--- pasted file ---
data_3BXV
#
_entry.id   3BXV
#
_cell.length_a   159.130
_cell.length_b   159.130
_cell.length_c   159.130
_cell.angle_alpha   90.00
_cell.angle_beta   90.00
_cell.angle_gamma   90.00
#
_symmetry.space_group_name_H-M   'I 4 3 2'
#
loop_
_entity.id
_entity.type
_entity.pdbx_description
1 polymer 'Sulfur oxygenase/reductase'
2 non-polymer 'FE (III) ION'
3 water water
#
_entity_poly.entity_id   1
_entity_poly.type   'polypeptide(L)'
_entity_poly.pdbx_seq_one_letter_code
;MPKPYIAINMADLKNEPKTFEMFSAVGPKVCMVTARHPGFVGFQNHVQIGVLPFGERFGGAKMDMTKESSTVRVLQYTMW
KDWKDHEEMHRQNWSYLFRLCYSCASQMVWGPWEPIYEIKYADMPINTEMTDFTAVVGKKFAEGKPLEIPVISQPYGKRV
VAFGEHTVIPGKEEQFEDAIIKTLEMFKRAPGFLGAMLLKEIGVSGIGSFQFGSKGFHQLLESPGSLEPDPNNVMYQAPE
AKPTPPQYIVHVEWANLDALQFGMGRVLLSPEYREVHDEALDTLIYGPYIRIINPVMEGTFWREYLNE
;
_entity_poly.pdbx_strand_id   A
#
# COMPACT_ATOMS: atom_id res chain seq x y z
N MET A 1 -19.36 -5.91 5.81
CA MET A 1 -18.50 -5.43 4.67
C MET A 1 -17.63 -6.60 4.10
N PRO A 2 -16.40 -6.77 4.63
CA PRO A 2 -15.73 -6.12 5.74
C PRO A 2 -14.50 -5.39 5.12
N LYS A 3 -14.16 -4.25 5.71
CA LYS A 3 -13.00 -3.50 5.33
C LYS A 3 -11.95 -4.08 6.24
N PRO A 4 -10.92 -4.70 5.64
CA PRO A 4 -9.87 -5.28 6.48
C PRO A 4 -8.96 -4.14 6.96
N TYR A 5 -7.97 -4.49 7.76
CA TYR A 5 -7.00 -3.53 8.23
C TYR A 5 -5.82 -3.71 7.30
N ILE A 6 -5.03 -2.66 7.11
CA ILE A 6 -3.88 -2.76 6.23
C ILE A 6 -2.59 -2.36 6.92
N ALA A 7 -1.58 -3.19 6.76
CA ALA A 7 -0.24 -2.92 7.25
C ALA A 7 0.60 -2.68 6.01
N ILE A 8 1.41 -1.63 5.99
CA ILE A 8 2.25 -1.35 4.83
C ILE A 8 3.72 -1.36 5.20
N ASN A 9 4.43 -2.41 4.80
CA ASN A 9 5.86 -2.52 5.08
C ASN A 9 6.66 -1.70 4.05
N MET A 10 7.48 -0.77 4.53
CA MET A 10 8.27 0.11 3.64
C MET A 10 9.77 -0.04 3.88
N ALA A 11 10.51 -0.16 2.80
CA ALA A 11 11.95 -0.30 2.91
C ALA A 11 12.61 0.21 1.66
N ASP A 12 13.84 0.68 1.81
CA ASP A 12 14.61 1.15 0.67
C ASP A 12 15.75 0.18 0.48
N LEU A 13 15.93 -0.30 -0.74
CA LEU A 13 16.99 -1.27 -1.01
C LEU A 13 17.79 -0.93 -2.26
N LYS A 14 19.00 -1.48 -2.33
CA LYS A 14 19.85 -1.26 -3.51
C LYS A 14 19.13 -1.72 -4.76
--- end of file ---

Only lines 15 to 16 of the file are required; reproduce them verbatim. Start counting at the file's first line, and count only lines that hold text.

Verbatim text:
_entity.id
_entity.type